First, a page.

Cruyff and Neeskens, Gullit and van Basten, Bergkamp and Seedorf. The Netherlands may have produced some of the world’s best soccer players in the past 40 years but, so far, World Cup glory had escaped them.
Always mentioned as dark horses, previous tournaments have been hamstrung by infighting or an inability to win a penalty shoot-out. Or both.
With Robin van Persie, Arjen Robben, and Wesley Sniejder, coach Bert van Marwijk, has an attacking triumvirate to rival Brazil and Argentina. If all three can keep fit for the duration of the tournament, this could be Holland's moment.
The Dutch made light work of a relatively easy qualifying group, winning all eight games and conceding just two goals. But as Serbia discovered in 2006, there is a world of difference between qualifying in style and replicating that form when it counts. (The Serbs continued their streak of underperformance on the biggest stage yesterday by losing to Ghana 1-0.)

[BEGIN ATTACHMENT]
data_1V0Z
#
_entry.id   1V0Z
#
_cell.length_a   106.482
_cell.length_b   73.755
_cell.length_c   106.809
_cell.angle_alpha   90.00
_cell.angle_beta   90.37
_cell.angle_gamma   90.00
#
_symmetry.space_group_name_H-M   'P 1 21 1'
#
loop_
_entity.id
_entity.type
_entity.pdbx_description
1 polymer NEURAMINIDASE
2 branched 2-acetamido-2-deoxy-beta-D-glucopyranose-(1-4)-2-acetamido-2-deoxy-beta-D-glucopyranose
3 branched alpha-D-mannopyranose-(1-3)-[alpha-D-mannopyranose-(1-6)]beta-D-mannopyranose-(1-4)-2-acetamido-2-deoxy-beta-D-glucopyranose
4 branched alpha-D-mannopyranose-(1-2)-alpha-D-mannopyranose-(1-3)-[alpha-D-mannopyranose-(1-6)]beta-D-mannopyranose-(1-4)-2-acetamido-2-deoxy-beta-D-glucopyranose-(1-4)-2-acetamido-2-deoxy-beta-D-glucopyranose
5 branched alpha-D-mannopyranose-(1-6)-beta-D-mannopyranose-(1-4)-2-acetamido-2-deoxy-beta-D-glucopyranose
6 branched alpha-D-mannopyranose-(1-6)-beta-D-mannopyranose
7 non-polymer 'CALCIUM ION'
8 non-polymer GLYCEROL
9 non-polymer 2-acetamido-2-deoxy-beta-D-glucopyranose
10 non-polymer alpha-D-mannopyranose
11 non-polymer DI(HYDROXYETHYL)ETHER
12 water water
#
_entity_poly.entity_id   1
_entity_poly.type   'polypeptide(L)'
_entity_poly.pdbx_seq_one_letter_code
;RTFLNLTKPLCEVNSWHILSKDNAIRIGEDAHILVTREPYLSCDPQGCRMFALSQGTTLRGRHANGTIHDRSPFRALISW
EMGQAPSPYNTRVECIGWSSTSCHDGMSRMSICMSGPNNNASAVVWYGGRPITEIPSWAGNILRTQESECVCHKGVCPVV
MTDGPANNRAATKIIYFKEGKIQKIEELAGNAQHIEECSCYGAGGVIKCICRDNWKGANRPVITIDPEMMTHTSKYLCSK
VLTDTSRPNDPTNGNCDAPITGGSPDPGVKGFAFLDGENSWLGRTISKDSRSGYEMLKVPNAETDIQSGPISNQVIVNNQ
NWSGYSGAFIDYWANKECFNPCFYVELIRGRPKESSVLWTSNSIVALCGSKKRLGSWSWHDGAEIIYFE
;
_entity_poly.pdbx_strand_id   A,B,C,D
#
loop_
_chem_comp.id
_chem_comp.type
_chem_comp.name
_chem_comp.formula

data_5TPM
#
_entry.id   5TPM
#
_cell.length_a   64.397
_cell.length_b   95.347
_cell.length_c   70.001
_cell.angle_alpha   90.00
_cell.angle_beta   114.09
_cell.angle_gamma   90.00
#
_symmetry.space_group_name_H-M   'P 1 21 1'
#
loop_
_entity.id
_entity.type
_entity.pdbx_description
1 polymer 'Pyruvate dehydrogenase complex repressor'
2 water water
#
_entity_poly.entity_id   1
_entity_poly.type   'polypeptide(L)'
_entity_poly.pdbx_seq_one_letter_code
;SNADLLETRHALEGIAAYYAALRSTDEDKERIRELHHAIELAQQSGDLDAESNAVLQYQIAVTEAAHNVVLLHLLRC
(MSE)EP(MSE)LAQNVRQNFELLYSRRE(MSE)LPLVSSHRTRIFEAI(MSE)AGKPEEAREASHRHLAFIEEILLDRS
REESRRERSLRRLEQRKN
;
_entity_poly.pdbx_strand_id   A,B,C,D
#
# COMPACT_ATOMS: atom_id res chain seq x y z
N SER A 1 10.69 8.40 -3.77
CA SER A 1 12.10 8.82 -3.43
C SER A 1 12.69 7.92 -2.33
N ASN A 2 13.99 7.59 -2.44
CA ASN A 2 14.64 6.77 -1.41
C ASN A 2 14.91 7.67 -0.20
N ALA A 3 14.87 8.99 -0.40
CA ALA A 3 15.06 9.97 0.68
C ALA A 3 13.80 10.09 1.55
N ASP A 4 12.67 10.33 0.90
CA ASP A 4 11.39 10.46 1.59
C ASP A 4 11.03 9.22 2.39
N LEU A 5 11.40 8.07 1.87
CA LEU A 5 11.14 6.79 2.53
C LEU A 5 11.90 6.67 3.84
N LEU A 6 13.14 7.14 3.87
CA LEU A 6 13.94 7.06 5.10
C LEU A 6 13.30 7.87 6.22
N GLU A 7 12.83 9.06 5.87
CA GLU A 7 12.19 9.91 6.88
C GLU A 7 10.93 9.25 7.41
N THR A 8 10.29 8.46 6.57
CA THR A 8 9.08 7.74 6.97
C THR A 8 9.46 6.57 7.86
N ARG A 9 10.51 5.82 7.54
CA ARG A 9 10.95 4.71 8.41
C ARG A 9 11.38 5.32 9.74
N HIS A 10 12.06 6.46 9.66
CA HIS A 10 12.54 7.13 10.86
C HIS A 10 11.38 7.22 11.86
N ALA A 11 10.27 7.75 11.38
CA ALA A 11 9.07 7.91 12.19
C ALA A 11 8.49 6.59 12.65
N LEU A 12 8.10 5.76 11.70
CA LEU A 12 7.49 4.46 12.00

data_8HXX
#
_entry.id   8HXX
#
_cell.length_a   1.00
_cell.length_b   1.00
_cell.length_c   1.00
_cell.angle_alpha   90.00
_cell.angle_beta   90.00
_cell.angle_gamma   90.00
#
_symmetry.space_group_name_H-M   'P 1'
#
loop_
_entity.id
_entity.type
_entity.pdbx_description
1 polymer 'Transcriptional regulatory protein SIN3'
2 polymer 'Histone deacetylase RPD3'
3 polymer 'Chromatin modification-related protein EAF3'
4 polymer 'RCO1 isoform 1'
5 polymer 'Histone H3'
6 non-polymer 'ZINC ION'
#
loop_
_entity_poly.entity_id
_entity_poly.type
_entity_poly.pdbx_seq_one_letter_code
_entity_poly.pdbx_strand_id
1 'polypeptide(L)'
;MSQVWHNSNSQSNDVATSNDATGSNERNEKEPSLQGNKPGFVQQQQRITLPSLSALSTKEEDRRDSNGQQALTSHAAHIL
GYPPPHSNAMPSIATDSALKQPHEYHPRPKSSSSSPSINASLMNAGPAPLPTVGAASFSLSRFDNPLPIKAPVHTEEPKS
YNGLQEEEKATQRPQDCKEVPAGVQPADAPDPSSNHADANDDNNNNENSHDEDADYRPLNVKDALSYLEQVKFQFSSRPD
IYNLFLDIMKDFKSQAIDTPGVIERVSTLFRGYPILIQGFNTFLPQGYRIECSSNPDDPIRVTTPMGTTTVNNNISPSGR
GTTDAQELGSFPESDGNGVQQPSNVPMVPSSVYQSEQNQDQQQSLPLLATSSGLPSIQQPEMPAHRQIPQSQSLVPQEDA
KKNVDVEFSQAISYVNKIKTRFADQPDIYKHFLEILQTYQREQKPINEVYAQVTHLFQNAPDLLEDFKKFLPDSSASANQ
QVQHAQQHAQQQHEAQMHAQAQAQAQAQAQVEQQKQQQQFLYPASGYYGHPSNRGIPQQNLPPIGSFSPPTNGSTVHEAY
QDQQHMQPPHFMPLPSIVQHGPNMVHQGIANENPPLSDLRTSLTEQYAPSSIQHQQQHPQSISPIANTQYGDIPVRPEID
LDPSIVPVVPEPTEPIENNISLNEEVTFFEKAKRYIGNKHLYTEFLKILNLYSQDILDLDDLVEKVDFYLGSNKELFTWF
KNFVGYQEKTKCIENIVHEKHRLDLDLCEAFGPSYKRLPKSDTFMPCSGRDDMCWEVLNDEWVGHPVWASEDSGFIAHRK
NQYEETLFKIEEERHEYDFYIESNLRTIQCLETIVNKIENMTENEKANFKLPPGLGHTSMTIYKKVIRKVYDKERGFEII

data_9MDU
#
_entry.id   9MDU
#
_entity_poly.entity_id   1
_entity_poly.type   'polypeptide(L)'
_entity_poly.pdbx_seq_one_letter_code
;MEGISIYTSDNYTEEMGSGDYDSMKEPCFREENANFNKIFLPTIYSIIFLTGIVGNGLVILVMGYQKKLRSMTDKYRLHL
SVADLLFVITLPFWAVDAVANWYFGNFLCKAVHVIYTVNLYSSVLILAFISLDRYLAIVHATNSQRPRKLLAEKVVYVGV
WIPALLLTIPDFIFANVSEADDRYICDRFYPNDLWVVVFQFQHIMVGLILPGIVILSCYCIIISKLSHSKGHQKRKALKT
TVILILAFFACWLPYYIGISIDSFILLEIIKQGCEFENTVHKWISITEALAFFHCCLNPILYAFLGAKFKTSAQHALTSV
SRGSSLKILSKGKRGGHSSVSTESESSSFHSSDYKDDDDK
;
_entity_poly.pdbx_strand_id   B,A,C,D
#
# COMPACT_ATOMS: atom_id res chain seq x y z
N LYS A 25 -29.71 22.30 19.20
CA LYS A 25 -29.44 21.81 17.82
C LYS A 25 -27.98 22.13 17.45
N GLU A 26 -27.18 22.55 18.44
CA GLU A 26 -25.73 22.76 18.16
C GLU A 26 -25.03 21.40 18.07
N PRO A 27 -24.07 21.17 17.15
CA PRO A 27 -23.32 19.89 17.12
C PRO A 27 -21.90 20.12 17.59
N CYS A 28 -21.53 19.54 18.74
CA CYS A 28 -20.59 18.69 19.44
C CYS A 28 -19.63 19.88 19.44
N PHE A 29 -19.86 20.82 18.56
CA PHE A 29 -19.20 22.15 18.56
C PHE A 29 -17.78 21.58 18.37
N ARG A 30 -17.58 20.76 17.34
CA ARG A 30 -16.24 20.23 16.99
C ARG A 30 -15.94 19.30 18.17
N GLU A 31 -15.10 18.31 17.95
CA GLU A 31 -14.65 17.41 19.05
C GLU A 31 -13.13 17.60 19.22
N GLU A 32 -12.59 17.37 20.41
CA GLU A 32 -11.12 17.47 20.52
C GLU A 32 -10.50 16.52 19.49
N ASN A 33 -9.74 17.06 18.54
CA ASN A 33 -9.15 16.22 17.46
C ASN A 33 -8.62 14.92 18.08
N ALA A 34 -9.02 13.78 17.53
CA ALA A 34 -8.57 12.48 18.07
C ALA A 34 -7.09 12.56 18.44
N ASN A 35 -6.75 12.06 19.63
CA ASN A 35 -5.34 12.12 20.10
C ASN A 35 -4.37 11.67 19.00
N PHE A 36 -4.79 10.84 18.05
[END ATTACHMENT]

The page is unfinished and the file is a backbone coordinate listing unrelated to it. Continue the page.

The Danes qualified ahead of fellow Scandinavians, Sweden, but Martin Olsen’s men appear to lack the spark of creativity that would take them any further than the second round. Their likely wingers, Dennis Rommedahl and Martin Jorgensen are 31 and 34, while the team’s central striker, Nicklas Bendtner, has had an up and down season for Arsenal. Mainly down. Bendtner will probably miss the first match through injury and many fans will be happier to see the experienced Jon Dahl Tomassen start up front in his place.
With the forward talent at Holland’s disposal, the Danes will be relying on the acumen of Daniel Agger and 21-year-old Simon Kjaer, who has been a star in Italy at Palermo, to keep them at bay. In goal Stoke’s Thomas Sorensen, if fully fit, will need to be on top form.
This should be a game Holland wins.
If they manage to do it in style it will lay down a marker to the more established giants – Spain, Argentina, and Brazil (their likely quarter-final opponents) – that the Dutch should be taken seriously.
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